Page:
FREDERICK BOURCHIER TAYLOR RCA, CPE, CSGA

Listed Canadian Artist: (1906-1987)
Rare Aquatint Etching: Signed, dated and numbered by the artist
Known title: “Courtyard off St. Lawrence Blvd.”
Signed: Fred Taylor '48, numbered 38/100
Image Size: w: 5.75 in. by h: 7.75 in.
Condition: pristine and original, with no condition issues whatsoever
Framed: Archivally encased using acid-free, rag content materials throughtout


Please enquire regarding price

Please Take note: Frederick B. Taylor, RCA was a prolific, well respected 20th century Montreal artist and printmaker, whose hand-pulled works seldom come onto the open gallery marketplace. This specific aquatint etching by Fred is an exceedingly rare print that, in over thirty years while knowing of its existance, we have never seen a copy of one before acquiring this hand-pulled edition, and no other examples of this aquatint have ever been recorded in previous art auction records over that same period of time.

It's believed that Fred produced no more than six or so different aquatint etchings in his lifetime, as it is a time-consuming process in order to create and print this type of multiple plate etching.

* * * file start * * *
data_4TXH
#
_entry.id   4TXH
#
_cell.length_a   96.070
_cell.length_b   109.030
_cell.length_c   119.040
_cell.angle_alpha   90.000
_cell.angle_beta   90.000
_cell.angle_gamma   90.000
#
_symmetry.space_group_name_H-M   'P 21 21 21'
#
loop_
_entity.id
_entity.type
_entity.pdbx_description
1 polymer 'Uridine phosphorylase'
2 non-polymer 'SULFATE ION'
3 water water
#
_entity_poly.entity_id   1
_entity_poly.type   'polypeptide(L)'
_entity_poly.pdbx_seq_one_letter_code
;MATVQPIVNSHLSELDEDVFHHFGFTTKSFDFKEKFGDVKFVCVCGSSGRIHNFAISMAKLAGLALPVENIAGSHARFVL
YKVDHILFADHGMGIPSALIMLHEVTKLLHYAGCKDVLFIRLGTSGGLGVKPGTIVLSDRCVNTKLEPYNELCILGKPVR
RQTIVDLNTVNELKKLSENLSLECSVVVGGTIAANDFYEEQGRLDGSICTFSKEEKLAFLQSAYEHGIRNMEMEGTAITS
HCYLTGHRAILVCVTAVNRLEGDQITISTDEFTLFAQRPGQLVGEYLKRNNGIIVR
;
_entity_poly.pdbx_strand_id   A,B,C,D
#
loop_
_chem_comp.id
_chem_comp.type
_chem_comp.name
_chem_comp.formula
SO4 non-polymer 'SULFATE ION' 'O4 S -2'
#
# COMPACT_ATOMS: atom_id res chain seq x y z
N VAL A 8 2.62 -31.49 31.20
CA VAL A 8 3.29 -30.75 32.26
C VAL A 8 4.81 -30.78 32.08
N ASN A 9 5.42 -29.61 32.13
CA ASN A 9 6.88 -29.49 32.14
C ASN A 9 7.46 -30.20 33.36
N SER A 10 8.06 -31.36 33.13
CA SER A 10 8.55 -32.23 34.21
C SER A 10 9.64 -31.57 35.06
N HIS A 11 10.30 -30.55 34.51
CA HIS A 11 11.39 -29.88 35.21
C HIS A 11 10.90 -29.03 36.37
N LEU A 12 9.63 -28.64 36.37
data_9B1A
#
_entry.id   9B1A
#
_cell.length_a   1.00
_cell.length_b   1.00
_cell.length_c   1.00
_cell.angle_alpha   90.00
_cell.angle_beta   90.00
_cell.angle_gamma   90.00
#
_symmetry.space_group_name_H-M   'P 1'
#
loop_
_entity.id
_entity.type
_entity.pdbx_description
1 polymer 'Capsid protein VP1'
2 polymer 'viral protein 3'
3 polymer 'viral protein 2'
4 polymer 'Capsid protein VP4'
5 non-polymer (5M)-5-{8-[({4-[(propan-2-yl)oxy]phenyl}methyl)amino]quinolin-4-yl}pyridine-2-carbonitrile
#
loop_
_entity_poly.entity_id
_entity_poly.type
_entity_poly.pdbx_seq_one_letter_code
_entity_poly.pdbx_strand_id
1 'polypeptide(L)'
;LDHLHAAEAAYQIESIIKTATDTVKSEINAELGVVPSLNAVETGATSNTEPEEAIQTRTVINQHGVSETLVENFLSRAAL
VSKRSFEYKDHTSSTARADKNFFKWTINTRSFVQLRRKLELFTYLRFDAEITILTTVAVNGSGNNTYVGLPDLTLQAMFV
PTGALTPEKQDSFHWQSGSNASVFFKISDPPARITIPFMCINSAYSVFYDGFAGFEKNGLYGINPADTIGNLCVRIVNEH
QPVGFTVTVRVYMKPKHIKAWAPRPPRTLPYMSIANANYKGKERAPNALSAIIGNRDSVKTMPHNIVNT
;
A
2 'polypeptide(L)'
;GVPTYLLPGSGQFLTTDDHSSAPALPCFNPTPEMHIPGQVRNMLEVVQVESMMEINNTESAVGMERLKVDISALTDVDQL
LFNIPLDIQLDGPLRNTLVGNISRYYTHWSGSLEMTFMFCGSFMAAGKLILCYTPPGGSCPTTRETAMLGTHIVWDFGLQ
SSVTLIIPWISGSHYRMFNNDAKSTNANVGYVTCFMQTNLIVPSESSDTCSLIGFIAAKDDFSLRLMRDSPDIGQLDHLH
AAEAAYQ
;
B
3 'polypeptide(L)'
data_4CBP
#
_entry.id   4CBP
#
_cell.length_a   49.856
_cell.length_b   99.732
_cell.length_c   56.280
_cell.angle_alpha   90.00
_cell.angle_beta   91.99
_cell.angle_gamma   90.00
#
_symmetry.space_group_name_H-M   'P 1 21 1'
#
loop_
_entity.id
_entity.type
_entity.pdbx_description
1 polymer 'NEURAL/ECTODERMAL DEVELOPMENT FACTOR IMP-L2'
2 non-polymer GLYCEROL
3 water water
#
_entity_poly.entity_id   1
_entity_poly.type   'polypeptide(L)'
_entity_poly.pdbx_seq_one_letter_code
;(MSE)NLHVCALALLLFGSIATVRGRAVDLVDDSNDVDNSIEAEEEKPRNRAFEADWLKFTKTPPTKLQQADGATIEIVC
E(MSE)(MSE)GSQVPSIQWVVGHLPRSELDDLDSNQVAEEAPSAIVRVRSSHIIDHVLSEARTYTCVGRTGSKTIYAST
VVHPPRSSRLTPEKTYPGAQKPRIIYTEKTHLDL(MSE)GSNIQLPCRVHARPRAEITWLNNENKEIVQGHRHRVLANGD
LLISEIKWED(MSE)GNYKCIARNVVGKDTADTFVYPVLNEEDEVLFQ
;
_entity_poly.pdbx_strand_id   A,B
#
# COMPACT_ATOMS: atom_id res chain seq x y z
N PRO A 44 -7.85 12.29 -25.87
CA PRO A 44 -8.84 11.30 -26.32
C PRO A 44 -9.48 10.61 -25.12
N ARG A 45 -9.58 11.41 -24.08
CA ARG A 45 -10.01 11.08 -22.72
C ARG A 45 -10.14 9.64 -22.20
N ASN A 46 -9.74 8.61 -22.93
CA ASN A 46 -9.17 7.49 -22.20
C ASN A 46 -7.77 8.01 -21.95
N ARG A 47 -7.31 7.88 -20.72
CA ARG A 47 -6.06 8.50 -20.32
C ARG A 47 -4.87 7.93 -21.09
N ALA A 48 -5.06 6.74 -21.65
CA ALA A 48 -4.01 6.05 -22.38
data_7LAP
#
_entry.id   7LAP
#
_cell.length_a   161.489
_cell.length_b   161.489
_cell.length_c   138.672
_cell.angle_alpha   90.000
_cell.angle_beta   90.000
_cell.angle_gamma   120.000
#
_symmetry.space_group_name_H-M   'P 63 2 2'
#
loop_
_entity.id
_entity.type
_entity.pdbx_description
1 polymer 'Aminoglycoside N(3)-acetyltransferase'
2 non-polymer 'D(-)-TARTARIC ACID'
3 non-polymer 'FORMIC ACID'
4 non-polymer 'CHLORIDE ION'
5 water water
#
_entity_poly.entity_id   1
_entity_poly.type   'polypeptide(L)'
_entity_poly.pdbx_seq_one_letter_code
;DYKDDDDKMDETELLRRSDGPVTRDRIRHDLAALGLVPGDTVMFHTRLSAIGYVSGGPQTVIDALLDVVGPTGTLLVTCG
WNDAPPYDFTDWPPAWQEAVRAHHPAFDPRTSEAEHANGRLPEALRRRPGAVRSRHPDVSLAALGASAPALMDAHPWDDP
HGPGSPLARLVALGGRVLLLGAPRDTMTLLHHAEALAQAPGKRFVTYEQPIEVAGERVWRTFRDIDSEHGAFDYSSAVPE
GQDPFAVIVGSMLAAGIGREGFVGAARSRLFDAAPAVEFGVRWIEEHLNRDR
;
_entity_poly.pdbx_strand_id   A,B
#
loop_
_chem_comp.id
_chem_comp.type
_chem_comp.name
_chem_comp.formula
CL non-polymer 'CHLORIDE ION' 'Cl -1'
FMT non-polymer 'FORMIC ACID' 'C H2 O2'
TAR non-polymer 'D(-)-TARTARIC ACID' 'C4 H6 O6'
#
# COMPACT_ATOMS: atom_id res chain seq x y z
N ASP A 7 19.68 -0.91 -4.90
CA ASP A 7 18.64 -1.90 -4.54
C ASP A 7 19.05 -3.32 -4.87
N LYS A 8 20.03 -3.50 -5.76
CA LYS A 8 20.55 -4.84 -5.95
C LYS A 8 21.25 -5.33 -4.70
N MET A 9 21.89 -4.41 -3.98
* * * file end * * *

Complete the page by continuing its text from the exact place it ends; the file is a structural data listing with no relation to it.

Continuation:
Fred hand-pulled this aquatint etching in 1948, and as he did with a few of his other favourite settings, he later produced an edition of 100 serigraphs of this scene in 1957 on a slightly larger format for a co-operative art project.

It is a little known fact that most of the later 1950's serigraphs of the same setting were framed and displayed in the hotel rooms of the Queen's Hotel in Montreal for a Canadian art project during the 1950's. They were displayed along with the works by several other noted early-to-mid 20th century Canadian artists such as, A.Y. Jackson, Albert Cloutier and A.J. Casson. While staying at the Queen's hotel in the 1950's you could also acquire one of these serigraphs from the hotel's giftshop for a very moderate price back then. Today, these serigraph prints have all increased in value considerably, but are still considered a sound investment, as awareness of the importance of mid 20th century hand-pulled fine prints continues to expand.